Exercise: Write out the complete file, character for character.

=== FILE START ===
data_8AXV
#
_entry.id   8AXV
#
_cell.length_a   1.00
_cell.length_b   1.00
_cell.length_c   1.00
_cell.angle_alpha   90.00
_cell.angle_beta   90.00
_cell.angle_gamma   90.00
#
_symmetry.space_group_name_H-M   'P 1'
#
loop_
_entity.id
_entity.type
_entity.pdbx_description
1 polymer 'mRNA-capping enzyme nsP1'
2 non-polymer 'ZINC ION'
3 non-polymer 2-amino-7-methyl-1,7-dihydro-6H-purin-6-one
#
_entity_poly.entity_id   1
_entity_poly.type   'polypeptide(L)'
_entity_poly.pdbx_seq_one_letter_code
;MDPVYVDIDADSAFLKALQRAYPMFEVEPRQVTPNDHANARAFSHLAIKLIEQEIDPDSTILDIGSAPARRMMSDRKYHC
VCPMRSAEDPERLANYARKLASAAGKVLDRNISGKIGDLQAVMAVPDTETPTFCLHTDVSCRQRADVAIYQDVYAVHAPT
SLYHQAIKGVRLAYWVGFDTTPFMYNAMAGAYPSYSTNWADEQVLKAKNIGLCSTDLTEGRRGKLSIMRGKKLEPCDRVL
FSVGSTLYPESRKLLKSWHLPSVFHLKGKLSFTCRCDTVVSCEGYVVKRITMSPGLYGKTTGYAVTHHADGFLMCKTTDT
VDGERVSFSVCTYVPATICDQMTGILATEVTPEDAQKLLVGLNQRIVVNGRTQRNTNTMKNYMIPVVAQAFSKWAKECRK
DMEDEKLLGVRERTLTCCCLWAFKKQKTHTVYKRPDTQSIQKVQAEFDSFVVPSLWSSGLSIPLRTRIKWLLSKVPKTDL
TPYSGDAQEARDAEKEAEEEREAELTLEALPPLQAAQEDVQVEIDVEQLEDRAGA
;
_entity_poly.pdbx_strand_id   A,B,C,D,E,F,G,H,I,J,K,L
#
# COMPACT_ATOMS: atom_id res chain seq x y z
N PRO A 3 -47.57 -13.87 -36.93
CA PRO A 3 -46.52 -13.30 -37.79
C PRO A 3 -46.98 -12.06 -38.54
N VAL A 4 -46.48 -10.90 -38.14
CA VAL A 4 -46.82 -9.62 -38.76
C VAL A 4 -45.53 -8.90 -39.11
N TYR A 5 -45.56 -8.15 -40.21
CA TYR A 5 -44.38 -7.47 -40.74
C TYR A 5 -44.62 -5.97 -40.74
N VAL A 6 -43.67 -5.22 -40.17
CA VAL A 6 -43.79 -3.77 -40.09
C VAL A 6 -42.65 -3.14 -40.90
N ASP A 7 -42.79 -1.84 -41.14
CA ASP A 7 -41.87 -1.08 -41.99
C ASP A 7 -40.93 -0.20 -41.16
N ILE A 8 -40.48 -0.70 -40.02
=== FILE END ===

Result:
data_8AXV
#
_entry.id   8AXV
#
_cell.length_a   1.00
_cell.length_b   1.00
_cell.length_c   1.00
_cell.angle_alpha   90.00
_cell.angle_beta   90.00
_cell.angle_gamma   90.00
#
_symmetry.space_group_name_H-M   'P 1'
#
loop_
_entity.id
_entity.type
_entity.pdbx_description
1 polymer 'mRNA-capping enzyme nsP1'
2 non-polymer 'ZINC ION'
3 non-polymer 2-amino-7-methyl-1,7-dihydro-6H-purin-6-one
#
_entity_poly.entity_id   1
_entity_poly.type   'polypeptide(L)'
_entity_poly.pdbx_seq_one_letter_code
;MDPVYVDIDADSAFLKALQRAYPMFEVEPRQVTPNDHANARAFSHLAIKLIEQEIDPDSTILDIGSAPARRMMSDRKYHC
VCPMRSAEDPERLANYARKLASAAGKVLDRNISGKIGDLQAVMAVPDTETPTFCLHTDVSCRQRADVAIYQDVYAVHAPT
SLYHQAIKGVRLAYWVGFDTTPFMYNAMAGAYPSYSTNWADEQVLKAKNIGLCSTDLTEGRRGKLSIMRGKKLEPCDRVL
FSVGSTLYPESRKLLKSWHLPSVFHLKGKLSFTCRCDTVVSCEGYVVKRITMSPGLYGKTTGYAVTHHADGFLMCKTTDT
VDGERVSFSVCTYVPATICDQMTGILATEVTPEDAQKLLVGLNQRIVVNGRTQRNTNTMKNYMIPVVAQAFSKWAKECRK
DMEDEKLLGVRERTLTCCCLWAFKKQKTHTVYKRPDTQSIQKVQAEFDSFVVPSLWSSGLSIPLRTRIKWLLSKVPKTDL
TPYSGDAQEARDAEKEAEEEREAELTLEALPPLQAAQEDVQVEIDVEQLEDRAGA
;
_entity_poly.pdbx_strand_id   A,B,C,D,E,F,G,H,I,J,K,L
#
# COMPACT_ATOMS: atom_id res chain seq x y z
N PRO A 3 -47.57 -13.87 -36.93
CA PRO A 3 -46.52 -13.30 -37.79
C PRO A 3 -46.98 -12.06 -38.54
N VAL A 4 -46.48 -10.90 -38.14
CA VAL A 4 -46.82 -9.62 -38.76
C VAL A 4 -45.53 -8.90 -39.11
N TYR A 5 -45.56 -8.15 -40.21
CA TYR A 5 -44.38 -7.47 -40.74
C TYR A 5 -44.62 -5.97 -40.74
N VAL A 6 -43.67 -5.22 -40.17
CA VAL A 6 -43.79 -3.77 -40.09
C VAL A 6 -42.65 -3.14 -40.90
N ASP A 7 -42.79 -1.84 -41.14
CA ASP A 7 -41.87 -1.08 -41.99
C ASP A 7 -40.93 -0.20 -41.16
N ILE A 8 -40.48 -0.70 -40.02